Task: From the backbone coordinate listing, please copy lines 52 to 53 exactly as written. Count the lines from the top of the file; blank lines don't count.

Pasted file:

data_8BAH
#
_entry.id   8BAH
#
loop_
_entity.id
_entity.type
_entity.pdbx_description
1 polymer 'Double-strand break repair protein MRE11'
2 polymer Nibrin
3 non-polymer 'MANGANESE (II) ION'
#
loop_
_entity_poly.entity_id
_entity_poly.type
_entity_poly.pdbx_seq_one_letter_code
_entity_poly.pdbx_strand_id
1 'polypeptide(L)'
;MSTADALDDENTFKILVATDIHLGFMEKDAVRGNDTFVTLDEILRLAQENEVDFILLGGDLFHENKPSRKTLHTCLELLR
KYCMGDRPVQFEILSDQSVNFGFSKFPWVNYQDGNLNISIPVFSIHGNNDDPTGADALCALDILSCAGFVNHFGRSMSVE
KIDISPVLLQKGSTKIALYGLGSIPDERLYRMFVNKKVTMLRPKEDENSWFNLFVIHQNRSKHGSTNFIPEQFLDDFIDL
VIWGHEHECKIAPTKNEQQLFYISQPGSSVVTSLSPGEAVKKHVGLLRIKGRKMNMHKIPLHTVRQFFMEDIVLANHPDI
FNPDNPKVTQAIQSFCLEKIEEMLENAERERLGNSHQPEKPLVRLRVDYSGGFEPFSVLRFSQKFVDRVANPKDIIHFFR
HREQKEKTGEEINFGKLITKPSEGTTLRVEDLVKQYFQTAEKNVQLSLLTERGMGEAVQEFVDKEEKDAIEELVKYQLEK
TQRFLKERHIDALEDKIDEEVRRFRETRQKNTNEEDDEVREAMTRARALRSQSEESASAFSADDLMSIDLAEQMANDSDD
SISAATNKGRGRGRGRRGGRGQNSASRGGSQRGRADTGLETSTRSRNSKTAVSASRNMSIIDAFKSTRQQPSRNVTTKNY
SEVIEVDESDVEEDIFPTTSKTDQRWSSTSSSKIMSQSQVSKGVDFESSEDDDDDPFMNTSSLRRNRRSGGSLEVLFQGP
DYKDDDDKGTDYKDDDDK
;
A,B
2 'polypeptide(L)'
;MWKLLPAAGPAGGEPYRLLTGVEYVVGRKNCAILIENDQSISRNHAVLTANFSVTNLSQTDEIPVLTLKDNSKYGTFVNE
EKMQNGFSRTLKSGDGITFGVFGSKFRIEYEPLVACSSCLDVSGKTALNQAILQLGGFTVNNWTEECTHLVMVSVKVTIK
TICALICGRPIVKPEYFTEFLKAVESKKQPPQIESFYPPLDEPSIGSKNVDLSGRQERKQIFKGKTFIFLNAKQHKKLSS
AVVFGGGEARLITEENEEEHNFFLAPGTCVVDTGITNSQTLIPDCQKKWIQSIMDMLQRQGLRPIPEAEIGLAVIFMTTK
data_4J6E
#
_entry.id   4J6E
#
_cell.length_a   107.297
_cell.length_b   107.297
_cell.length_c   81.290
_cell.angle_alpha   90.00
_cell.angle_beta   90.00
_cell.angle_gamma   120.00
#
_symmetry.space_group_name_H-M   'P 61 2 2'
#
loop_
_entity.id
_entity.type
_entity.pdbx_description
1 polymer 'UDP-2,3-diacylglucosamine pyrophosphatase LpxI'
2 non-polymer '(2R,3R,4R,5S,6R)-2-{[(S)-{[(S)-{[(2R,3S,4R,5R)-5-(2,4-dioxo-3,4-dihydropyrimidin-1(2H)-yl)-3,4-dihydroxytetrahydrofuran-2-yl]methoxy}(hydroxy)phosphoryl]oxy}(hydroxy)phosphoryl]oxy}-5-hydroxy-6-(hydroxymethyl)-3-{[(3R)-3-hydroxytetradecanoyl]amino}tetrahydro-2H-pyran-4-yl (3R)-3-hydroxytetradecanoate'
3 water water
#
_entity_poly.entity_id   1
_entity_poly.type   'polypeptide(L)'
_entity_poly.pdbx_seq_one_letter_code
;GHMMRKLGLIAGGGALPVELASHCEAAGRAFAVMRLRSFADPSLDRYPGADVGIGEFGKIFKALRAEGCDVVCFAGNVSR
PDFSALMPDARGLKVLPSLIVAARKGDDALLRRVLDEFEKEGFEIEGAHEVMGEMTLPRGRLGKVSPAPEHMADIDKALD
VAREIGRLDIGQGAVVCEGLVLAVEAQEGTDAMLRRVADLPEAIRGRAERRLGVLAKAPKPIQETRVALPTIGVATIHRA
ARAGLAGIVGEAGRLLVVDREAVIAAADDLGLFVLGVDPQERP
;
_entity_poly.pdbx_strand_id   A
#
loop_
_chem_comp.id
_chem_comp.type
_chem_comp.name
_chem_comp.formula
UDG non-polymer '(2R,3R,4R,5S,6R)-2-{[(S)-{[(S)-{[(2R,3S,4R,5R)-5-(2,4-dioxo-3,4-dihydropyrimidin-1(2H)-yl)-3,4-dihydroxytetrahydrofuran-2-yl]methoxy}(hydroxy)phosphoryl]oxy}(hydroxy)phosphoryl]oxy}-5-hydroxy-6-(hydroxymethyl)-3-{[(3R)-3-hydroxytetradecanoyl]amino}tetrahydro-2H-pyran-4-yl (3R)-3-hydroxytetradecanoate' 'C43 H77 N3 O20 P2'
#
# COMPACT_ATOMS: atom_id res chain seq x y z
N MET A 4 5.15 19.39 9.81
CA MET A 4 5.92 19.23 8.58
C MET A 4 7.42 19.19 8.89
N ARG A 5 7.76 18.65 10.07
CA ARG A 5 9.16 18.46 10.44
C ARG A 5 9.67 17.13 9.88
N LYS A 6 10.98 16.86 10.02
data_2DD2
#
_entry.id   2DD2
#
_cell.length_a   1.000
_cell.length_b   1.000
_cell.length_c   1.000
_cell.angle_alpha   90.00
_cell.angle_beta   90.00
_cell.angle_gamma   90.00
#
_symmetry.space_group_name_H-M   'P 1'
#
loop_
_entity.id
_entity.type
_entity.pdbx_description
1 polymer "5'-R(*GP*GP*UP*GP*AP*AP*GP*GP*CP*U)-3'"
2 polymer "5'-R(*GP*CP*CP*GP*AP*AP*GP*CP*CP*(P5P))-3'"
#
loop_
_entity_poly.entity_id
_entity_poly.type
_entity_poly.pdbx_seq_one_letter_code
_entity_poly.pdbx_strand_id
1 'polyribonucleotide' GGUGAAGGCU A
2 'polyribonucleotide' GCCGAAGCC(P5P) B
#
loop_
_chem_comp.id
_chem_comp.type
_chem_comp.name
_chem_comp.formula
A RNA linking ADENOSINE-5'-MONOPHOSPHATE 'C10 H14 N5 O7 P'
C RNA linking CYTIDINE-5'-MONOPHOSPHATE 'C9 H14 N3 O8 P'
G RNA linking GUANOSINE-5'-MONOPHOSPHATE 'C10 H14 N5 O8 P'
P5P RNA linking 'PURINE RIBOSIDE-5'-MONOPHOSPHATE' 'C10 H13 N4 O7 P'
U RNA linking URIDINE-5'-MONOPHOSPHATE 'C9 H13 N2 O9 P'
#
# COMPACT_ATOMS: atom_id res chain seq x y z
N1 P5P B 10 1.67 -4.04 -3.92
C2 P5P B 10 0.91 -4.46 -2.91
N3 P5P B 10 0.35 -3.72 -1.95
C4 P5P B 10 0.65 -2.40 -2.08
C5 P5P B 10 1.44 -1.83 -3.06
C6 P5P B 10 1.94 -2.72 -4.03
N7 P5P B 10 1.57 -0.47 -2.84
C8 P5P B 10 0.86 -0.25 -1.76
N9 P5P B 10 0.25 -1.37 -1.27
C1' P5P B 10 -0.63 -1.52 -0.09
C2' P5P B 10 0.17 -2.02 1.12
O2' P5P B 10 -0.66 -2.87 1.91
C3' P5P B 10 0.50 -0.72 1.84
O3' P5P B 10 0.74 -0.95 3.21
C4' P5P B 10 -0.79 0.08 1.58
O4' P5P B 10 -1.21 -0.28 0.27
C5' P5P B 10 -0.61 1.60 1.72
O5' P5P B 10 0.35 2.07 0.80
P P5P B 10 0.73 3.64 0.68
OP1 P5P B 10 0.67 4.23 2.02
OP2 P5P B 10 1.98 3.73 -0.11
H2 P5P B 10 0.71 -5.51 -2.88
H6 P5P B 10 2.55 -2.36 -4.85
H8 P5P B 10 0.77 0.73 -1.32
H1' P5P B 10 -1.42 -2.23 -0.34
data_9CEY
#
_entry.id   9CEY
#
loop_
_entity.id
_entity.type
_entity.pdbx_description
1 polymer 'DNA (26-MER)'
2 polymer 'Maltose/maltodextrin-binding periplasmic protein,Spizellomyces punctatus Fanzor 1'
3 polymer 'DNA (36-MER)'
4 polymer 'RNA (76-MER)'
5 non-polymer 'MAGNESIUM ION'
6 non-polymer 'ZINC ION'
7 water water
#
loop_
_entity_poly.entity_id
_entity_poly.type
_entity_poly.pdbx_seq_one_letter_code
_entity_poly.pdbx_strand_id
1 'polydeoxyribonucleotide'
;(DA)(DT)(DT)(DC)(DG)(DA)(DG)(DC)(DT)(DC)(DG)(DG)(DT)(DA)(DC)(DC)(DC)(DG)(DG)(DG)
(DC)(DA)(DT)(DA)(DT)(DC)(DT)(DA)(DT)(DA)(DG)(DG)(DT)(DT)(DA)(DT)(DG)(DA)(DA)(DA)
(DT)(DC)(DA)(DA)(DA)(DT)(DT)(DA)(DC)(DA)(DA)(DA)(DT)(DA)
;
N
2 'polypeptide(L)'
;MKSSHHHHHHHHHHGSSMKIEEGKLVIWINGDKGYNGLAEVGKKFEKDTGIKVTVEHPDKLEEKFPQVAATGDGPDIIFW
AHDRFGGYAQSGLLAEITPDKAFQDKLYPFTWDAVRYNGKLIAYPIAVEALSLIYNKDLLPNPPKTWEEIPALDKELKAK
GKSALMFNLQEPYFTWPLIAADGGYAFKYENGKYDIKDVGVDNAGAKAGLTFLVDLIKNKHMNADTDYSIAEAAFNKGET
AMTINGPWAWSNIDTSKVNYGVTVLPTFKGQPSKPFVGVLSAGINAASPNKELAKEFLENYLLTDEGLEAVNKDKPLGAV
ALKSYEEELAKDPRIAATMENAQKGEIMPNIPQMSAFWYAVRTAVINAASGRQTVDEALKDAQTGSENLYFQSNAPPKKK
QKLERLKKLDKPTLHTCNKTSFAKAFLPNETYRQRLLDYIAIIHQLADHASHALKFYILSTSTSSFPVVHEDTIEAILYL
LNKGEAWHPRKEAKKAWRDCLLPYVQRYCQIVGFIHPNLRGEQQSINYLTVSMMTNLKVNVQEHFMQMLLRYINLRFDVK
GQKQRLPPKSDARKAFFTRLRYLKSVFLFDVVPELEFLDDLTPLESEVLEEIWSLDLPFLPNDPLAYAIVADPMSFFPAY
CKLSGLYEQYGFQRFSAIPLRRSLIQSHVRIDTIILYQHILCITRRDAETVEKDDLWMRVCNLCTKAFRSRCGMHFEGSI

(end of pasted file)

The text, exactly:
_entity.pdbx_description
1 polymer 'UDP-2,3-diacylglucosamine pyrophosphatase LpxI'